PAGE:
Even when I was running the marketing departments  of big corporations and had access to eight-figure marketing budgets, I questioned the value of paying big bucks simply to have one of my brand logos grace the wall of an arena or ballpark.  I’ve always felt that merely exposing a logo does very little for you, that you need to be tell your story or somehow deliver a richer and more meaningful experience to your target audience. And that’s why I think Kraft‘s new “noodle” sculpture outside Chicago’s Wrigley Field is a real winner (a word with which Wrigley Field has rarely been associated throughout its 95 years).

The sculpture is generating more buzz than those obnoxious Vuvuzela horns at the World Cup.  (Click  news story to see an example of the coverage.)  Of course, part of the coverage is due to the fact that some Cub fans are outraged and insulted by the presence of a “noodle” outside the  venerable Friendly Confines.  But a little controversy can be a good thing, and in this case it appears that the majority of fans are “pro-noodle.”  (When you think about it, the Cubs should be thrilled to have a distraction from the fact that they’re in the midst of yet another lovably losing season.)

What I especially love about this publicity initiative is that Kraft had the guts–and smarts–to avoid splashing a logo on the sculpture.  Instead, the sculpture carries only the words “You know you love it,” which is the tagline for Kraft Macaroni and Cheese.  In fact, when you Google “You know you love it,” the first entry you see takes you to their website.  And when you go there, you see a graphic that is strikingly similar to the Wrigley Field sculpture.

Sorry, but I have to go now; I have a sudden craving for some Mac & Cheese!

KLM Publicity Stunt Pure Magic

June 15th, 2010

Recently, KLM launched their new Economy Comfort seating in an extremely creative way: by having Dutch levitation guru Ramana perform a magical stunt at major airports served by the airline.  Check out this hard-to-believe video.

As impressive as the video is–and I suspect that millions of people will eventually view it–think how impressive it must have been for the hundreds of thousands of people who saw the stunt in person!  And keep in mind that almost half of those people just got off an airplane that gave them a fraction of the legroom being demonstrated by Ramana.

The impact of a marketing message is often due as much to the environment in which the message is received as to the message itself.  In this case, the marriage of message and environment could not have been more perfect–or more magical!

Audi Says “Haudi!” to Excellent Customer Service

June 1st, 2010

Your brand is much more a function of what you do than what you say about yourself.  And there’s no more powerful way to affect your brand–either positively or negatively–than through your customer service.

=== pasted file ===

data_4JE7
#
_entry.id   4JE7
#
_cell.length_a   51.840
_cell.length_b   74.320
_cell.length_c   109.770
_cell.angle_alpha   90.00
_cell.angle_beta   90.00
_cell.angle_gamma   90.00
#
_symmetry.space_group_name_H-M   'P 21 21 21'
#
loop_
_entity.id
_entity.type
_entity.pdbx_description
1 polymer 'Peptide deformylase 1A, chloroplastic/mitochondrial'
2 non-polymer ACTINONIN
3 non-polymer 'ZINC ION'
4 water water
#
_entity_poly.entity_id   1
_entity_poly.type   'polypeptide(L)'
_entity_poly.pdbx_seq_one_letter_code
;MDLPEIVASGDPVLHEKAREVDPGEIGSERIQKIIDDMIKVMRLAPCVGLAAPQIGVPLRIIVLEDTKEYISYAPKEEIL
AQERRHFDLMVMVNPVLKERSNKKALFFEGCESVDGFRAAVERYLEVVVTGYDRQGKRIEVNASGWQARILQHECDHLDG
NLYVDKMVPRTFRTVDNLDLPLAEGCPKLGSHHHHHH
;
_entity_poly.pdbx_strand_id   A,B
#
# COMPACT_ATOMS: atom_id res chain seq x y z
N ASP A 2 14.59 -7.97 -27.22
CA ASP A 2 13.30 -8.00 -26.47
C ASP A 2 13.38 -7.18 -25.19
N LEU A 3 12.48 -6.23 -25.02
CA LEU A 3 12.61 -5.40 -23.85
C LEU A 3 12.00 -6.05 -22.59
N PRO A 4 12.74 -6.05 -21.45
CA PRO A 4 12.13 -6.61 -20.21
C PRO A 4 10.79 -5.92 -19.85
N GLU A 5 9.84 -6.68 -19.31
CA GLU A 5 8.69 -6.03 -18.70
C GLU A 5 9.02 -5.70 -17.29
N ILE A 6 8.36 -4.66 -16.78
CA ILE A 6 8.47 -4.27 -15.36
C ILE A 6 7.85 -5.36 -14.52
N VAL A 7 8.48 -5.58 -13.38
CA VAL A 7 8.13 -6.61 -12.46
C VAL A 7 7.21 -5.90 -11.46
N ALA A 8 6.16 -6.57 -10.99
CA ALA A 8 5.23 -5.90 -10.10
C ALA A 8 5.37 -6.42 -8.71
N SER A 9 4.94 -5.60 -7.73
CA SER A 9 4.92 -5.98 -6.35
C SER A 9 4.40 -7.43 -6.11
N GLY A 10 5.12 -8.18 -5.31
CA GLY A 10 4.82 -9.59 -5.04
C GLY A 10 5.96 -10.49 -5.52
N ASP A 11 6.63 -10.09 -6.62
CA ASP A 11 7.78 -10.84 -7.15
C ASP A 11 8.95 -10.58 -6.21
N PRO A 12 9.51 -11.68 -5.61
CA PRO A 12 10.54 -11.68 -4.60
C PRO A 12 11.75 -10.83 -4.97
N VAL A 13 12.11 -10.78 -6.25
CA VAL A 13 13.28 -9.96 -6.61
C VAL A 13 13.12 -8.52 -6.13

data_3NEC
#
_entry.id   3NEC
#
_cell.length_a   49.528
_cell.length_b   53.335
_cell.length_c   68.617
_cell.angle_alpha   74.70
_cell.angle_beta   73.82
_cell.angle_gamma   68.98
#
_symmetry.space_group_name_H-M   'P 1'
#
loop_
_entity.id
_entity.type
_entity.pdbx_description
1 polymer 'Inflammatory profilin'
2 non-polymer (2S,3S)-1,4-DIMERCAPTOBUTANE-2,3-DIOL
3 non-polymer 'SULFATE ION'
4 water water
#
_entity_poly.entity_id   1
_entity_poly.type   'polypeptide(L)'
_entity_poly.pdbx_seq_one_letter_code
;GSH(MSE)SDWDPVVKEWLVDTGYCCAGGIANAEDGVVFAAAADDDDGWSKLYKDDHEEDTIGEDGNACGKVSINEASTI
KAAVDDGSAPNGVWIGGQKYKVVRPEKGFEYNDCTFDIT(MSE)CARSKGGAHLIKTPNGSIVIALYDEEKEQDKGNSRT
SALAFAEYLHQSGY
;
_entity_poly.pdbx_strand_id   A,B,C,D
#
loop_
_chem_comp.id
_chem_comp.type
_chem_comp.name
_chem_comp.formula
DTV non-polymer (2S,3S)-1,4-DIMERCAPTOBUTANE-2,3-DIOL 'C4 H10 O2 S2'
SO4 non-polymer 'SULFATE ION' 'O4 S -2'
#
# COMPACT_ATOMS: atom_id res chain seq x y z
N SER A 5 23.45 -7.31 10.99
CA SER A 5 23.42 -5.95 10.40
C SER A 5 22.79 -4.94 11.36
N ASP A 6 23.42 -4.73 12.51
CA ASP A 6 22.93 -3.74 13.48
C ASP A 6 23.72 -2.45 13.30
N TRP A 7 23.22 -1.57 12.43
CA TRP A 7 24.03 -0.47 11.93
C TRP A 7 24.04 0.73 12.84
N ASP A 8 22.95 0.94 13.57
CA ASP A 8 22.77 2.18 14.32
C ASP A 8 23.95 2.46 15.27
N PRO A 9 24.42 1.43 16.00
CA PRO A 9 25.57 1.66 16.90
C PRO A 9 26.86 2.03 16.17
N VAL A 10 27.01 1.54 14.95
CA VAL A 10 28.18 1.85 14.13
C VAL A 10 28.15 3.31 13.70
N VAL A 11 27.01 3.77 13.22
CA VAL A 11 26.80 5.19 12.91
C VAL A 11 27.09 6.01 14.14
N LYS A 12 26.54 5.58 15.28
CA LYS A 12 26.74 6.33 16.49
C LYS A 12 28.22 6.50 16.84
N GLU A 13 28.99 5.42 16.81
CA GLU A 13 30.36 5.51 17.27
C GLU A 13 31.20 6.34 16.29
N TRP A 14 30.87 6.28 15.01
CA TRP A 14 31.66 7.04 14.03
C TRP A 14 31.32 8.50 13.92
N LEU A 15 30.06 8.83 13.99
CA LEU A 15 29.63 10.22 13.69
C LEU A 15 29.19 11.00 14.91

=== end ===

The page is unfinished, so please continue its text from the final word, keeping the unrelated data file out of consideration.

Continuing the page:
I’ve been driving my Audi A4 Cabriolet–very happily–for seven years.  When I bought the car, the dealer–The Audi Exchange in Highland Park, IL–asked if I wanted my license plates on the front and back or just the back.  I hadn’t realized that the latter option even existed, but they pointed out that front plates weren’t required in Illinois.  As someone who generally prefers a very clean look, I took the “back only” option.

Unfortunately, at some point over the past several years, the city of Chicago–where I often go for both business and recreational reasons–started ticketing vehicles without front plates.  But when I recently asked the Audi Exchange to install my front plates, I was initially told that the installation bracket that would be required would cost about $280.  When I explained my situation to the service manager and pointed out that I wouldn’t have been charged for the bracket had I had the front plates installed when I bought the car, he smiled and said, “That’s a fair point.  Okay, the brackets are on us.”

That was it. No haggling.  No complaining that I’d bought the car seven years ago.  No running to the general manager for approval.  He simply did the right thing and treated a customer fairly.  In a perfect world, that wouldn’t be newsworthy, but in an age when so many companies fail to empower their employees to make decisions that will make customers feel truly valued, this experience was a very refreshing.

The result is that I’m more loyal than ever to Audi in general and The Audi Exchange in particular.  In fact, I’m so loyal I might even write a blog post about it!